In the applicant's infrared radiometric measurements of saturated steam, reported in the article above, intense spectral activity was observed which gave evidence of large water cluster populations. This article indicated that a direct proportionality exists between ion populations in water vapor or moist air and infrared spectral activity. The aforementioned tests also indicated that it would be possible to measure electrical conductivity due to ions in water vapor. These ions would have similar dependencies upon vapor pressure and temperature as the infrared spectral activity had.
The problem with prior art devices which used standard test instrument for measuring electrical conductivity of moist air was that frequently there were errors due to leakage across the insulators of the measuring device. Prior art devices, like the Gerdien tube, which utilized tubes or channels frequently had very poor ratios of electrode area to electrode spacing. Thus the prior art devices used for measuring electrical conductivity in moist air were insensitive, subject to errors, and often required very specialized test equipment in order to perform satisfactorily in a moist environment.
There is no known pertinent prior art.
The present invention relates to an apparatus and method for measuring the conductivity or ion clusters present in a moist air environment. A "large" cell, which comprises a plurality of parallel insulator spaced metal plates alternately electrically connected together by bus bars in capacitor like configuration, is measured for its resistance in a test chamber containing the moist air environment under evaluation. A "dummy" cell, having identical insulator configuration to the aforementioned "large" cell has identical plate insulated spacings but a total plate area substantially smaller than the plate area "large" cell. The "cell factor", that is the ratio of the plate spacing to plate area, of the "dummy" cell to the "large" cell in 25 times smaller. The resistance of both cells are measured in the test chamber under the same environmental conditions. The contribution due to electrical leakage in both cells is substantially identical, while the contribution due to conductivity of the vapor or moist air in the "large" cell is 25 times more sensitive than in the "dummy" cell. The present device, utilizing a process of testing to be hereinafter further described, allows the contribution due to ions in a vapor to be accurately determined under varying ambient conditions.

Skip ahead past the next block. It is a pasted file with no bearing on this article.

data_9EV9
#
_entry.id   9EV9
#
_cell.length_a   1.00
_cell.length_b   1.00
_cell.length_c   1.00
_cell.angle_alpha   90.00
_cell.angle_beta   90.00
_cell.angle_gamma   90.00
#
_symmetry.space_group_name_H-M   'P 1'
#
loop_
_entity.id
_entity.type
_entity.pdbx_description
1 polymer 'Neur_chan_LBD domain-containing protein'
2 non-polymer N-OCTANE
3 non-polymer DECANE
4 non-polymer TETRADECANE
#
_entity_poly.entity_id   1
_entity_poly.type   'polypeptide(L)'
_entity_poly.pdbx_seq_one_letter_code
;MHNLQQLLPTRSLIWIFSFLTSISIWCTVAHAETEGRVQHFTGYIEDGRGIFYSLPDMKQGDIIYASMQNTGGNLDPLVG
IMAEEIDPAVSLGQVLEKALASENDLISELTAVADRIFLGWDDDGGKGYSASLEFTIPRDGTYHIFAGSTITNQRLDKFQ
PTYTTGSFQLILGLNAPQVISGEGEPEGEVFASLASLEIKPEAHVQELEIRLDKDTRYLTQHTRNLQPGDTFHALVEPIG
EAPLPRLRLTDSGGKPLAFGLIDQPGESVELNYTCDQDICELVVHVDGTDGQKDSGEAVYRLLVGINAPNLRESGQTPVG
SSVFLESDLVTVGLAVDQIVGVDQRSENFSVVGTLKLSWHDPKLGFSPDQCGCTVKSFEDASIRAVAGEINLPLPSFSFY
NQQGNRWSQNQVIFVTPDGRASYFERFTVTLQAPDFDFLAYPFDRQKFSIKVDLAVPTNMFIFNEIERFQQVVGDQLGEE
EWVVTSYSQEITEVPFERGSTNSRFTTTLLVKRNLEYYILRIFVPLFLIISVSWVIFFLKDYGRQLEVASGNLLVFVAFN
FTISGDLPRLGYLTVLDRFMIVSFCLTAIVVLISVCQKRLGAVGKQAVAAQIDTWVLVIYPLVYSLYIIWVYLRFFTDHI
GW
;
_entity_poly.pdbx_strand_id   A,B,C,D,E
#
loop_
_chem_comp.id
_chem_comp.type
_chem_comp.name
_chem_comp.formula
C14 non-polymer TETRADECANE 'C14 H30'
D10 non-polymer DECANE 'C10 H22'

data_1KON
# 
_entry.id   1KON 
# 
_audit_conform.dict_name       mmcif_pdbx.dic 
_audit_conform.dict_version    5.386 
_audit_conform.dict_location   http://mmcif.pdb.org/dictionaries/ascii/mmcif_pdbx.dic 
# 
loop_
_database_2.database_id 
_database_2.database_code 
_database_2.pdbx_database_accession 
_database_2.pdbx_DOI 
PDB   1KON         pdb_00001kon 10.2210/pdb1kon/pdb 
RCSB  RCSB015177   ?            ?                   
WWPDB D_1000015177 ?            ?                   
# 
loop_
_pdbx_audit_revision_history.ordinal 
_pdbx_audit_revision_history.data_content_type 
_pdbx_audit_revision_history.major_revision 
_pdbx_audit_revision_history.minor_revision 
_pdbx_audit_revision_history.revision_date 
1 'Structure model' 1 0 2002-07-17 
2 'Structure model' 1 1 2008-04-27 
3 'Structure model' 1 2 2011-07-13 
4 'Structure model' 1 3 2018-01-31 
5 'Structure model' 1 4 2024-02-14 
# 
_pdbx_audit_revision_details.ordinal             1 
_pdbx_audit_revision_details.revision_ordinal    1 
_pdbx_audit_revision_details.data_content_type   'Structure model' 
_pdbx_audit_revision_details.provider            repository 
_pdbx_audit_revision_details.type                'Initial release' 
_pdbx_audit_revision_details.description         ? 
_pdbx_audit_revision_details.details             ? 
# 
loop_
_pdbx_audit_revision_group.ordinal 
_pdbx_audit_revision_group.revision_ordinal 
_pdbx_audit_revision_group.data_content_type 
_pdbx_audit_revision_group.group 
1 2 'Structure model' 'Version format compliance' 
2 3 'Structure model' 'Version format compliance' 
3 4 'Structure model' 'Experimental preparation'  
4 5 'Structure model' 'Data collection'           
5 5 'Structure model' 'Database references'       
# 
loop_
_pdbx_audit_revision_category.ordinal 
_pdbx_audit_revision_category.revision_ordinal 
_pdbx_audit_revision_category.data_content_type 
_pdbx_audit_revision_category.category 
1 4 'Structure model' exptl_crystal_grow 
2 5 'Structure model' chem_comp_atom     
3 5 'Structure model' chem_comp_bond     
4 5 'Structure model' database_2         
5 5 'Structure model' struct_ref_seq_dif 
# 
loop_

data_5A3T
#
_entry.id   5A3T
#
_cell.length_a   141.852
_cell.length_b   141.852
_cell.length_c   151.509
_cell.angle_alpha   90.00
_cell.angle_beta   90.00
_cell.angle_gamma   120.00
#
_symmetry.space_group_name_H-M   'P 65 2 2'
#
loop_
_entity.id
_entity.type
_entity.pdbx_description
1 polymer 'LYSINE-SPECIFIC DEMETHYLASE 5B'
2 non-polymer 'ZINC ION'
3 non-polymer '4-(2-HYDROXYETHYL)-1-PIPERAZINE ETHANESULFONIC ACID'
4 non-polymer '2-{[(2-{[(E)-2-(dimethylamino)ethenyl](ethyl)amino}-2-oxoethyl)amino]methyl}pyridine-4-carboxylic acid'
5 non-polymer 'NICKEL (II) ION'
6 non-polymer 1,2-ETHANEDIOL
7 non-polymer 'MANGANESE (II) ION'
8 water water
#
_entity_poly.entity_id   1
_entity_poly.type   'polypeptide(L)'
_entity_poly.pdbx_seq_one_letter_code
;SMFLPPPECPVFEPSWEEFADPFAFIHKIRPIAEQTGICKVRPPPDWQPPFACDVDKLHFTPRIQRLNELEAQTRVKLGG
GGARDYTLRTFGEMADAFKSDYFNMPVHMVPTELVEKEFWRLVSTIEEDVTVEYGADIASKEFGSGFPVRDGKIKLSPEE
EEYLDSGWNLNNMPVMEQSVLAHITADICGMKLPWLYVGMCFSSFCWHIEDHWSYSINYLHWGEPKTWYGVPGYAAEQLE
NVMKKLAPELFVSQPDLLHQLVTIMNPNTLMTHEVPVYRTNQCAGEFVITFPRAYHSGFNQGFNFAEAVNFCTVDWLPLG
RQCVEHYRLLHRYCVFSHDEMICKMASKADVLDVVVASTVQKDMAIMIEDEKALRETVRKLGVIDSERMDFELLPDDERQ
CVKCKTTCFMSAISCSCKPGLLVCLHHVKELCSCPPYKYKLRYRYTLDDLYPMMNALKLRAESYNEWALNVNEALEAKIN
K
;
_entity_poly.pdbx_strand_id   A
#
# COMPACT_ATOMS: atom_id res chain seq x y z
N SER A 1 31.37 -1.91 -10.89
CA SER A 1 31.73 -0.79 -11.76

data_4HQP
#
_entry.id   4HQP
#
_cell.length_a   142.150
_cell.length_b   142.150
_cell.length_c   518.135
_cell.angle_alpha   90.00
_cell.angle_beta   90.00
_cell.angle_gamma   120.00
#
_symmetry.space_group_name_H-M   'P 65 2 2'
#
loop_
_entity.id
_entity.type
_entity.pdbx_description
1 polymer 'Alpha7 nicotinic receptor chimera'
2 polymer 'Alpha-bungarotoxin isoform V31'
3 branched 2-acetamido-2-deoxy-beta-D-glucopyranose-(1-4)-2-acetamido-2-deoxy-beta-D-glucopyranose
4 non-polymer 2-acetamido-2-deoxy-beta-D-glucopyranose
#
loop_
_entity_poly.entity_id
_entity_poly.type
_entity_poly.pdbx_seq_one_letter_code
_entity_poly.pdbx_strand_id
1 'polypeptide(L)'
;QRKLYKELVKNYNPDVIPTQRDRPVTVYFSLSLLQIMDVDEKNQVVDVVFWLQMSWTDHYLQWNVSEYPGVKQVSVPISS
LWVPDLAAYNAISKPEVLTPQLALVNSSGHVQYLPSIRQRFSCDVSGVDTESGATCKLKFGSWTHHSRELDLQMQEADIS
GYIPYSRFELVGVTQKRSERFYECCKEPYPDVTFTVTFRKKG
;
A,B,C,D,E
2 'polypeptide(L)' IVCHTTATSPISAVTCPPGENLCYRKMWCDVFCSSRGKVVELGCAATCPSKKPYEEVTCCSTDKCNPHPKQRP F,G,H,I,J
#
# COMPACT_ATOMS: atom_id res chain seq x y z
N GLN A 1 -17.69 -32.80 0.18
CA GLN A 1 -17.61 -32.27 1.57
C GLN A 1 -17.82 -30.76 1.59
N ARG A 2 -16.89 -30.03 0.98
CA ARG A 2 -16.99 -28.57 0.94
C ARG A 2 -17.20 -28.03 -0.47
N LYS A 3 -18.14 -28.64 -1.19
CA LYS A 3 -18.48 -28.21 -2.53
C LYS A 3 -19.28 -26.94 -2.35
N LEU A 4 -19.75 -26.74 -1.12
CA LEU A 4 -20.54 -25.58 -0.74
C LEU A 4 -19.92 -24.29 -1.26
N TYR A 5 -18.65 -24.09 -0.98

An object of the present invention is to provide an apparatus having good sensitivity for measuring the electrical vapor conductivity and for determining the number of ion clusters present in a moist air sample.
Another object of the present invention is to provide an apparatus and method for measuring the electrical conductivity and the number of ion clusters present in a moist air environment versus humidity and temperature using simple commonplace instrument.
Another object of the present invention is to provide a compensated electrical vapor conductivity cell which insures the measurement of electrical conductivity and ion clusters present in moist air or vapors with greater sensitivity and freedom from leakage errors.
A further object of the present invention is to provide an apparatus and method for reliably measuring the electrical conductivity and to determine the number of ion clusters in a moist air environment which can operate at temperatures up to 100° C. and at saturation humidity.
For a better understanding of the present invention, together with other and further objects thereof, reference is made to the following descriptions taken in connection with the accompanying drawings.
FIG. 1 is an isometric view of the "large" sample cell and the "small" reference cell.
FIG. 2 is a close-up isometric view of the reference cell.
FIG. 3 is a schematic block diagram of the circuit used for measurement of cell resistance.
FIG. 4 is an isometric view of the cells positioned in a conductivity test chamber.
FIG. 5 is a plot of the theoretical value of resistance of a conductivity cell as a function of temperature and saturation ratio.
FIG. 6 is a plot of the actual values of resistance for a conductivity cell versus volmeter potential EM of FIG. 3 for various bias supply voltages varying from 1-200 volts.
Throughout the following description like reference numerals are used to denote like parts of the drawings.